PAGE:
A surprising cross-species conservation in the genomic landscape of mouse and human oral cancer identifies a transcriptional signature predicting metastatic disease
Michael D. Onken, Ashley E. Winkler, Krishna-Latha Kanchi, Varun Chalivendra, Jonathan H. Law, Charles G. Rickert, Dorina Kallogjeri, Nancy P. Judd, Gavin P. Dunn, Jay F. Piccirillo, James S. Lewis, Jr., Elaine R. Mardis, and Ravindra Uppaluri
Clinical Cancer Research
Purpose: Improved understanding of the molecular basis underlying oral squamous cell carcinoma (OSCC) aggressive growth has significant clinical implications. Herein, cross species genomic comparison of carcinogen-induced murine and human OSCCs with indolent or metastatic growth yielded results with surprising translational relevance.
Experimental Design: Murine OSCC cell lines were subjected to next-generation sequencing (NGS) to define their mutational landscape, to define novel candidate cancer genes and to assess for parallels with known drivers in human OSCC. Expression arrays identified a mouse metastasis signature and we assessed its representation in 4 independent human datasets comprising 324 patients using weighted voting and Gene Set Enrichment Analysis (GSEA). Kaplan-Meier analysis and multivariate Cox proportional hazards modeling were used to stratify outcomes. A qRT-PCR assay based on the mouse signature coupled to a machine-learning algorithm was developed and used to stratify an independent set of 31 patients with respect to metastatic lymphadenopathy.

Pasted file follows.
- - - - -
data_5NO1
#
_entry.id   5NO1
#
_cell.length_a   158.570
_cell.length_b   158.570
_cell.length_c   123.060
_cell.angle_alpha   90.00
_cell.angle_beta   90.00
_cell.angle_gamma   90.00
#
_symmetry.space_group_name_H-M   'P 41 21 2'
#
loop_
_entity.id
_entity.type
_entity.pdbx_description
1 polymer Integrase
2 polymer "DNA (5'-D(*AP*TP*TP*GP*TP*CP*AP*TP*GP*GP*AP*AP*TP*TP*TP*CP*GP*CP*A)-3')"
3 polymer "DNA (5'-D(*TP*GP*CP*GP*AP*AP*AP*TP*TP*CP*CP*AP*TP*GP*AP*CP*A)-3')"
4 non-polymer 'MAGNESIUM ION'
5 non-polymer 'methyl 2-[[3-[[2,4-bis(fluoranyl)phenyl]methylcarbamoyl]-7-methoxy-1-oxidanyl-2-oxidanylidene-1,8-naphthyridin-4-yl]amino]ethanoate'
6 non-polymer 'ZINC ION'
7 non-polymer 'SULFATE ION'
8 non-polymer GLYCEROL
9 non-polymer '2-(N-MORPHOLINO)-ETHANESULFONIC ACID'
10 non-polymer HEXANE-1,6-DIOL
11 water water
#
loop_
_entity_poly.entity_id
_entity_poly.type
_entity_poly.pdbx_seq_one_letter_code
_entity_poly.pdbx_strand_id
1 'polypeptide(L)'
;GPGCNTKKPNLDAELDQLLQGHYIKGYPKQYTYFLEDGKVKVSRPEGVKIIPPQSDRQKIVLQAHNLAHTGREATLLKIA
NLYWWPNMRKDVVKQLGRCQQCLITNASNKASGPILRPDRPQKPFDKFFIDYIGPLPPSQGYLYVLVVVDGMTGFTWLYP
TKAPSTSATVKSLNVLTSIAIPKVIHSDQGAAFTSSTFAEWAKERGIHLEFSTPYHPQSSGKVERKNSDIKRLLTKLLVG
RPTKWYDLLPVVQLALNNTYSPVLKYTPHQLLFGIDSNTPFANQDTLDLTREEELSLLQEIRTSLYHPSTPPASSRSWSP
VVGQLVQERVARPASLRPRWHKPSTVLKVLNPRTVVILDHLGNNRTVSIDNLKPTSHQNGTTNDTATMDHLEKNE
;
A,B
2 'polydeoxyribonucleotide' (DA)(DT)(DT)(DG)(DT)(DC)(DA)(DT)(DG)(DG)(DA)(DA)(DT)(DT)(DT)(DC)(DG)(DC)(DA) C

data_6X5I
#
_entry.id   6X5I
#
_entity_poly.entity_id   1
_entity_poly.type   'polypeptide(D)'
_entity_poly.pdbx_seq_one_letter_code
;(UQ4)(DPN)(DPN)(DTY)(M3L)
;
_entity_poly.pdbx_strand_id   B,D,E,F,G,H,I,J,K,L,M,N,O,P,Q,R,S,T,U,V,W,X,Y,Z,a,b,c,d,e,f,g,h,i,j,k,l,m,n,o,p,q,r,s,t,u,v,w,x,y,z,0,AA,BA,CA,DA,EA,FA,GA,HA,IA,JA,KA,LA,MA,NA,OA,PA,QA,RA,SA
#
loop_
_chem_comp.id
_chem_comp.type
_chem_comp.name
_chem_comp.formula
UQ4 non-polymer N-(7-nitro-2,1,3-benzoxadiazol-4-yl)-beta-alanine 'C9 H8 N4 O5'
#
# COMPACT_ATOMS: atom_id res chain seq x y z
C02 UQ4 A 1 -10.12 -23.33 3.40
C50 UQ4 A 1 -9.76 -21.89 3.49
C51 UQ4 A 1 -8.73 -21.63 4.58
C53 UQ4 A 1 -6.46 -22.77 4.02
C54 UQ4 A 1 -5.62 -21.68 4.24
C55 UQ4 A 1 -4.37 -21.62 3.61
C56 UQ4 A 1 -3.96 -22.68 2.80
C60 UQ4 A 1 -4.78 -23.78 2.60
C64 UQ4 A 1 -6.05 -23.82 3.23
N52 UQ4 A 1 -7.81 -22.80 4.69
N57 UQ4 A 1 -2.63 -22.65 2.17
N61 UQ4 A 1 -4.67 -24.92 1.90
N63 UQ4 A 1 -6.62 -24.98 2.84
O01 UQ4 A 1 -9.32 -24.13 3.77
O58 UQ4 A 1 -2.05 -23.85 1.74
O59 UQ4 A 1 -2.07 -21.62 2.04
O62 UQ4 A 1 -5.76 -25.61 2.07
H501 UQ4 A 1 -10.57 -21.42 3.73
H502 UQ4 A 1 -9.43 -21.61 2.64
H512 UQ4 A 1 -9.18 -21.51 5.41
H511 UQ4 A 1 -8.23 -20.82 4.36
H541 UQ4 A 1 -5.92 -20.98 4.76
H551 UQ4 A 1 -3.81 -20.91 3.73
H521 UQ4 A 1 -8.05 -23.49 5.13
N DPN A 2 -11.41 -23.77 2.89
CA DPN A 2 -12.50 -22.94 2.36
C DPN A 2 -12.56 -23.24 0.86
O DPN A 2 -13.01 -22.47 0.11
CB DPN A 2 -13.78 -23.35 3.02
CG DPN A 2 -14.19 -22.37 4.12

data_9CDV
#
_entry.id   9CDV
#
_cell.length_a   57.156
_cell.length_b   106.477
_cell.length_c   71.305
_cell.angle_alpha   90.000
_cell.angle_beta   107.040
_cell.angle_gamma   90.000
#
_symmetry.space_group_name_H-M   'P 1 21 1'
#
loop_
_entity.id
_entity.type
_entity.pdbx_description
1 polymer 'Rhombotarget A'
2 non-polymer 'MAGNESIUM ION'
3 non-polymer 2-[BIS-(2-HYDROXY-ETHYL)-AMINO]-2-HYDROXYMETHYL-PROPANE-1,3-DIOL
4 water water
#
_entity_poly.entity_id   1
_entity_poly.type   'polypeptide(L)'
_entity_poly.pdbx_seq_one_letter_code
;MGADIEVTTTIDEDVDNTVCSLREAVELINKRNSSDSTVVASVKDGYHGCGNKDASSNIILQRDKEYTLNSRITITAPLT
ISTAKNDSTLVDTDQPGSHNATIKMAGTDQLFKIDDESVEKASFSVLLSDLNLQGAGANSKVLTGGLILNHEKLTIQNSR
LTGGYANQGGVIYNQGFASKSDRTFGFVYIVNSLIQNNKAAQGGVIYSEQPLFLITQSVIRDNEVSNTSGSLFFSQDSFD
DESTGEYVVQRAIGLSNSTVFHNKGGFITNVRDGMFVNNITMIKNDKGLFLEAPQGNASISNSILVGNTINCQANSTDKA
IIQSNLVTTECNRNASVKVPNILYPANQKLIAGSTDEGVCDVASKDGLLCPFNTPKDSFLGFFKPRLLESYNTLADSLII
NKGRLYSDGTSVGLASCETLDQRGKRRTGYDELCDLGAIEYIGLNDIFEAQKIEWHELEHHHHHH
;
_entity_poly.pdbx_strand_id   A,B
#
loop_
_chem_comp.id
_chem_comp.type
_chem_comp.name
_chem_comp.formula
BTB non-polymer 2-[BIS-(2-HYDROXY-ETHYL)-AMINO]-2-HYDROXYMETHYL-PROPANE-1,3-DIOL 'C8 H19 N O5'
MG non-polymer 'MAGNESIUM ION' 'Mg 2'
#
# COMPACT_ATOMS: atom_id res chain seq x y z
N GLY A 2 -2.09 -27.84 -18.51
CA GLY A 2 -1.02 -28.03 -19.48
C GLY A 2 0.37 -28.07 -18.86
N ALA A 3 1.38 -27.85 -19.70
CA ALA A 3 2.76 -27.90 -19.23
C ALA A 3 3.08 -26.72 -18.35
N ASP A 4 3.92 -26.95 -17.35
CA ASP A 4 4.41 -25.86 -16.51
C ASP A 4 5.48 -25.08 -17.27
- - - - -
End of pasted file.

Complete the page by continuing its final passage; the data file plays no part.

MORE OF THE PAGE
Results: NGS revealed conservation of human driver pathway mutations in mouse OSCC including in Trp53, MAPK, PI3K, NOTCH, JAK/STAT and FAT1-4. Moreover, comparative analysis between The Cancer Genome Atlas (TCGA) and mouse samples defined AKAP9, MED12L and MYH6 as novel putative cancer genes. Expression analysis identified a transcriptional signature predicting aggressiveness and clinical outcomes, which were validated in 4 independent human OSCC datasets. Finally, we harnessed the translational potential of this signature by creating a clinically feasible assay that stratified OSCC patients with a 93.5% accuracy.
Conclusions: These data demonstrate surprising cross-species genomic conservation that has
translational relevance for human oral squamous cell cancer.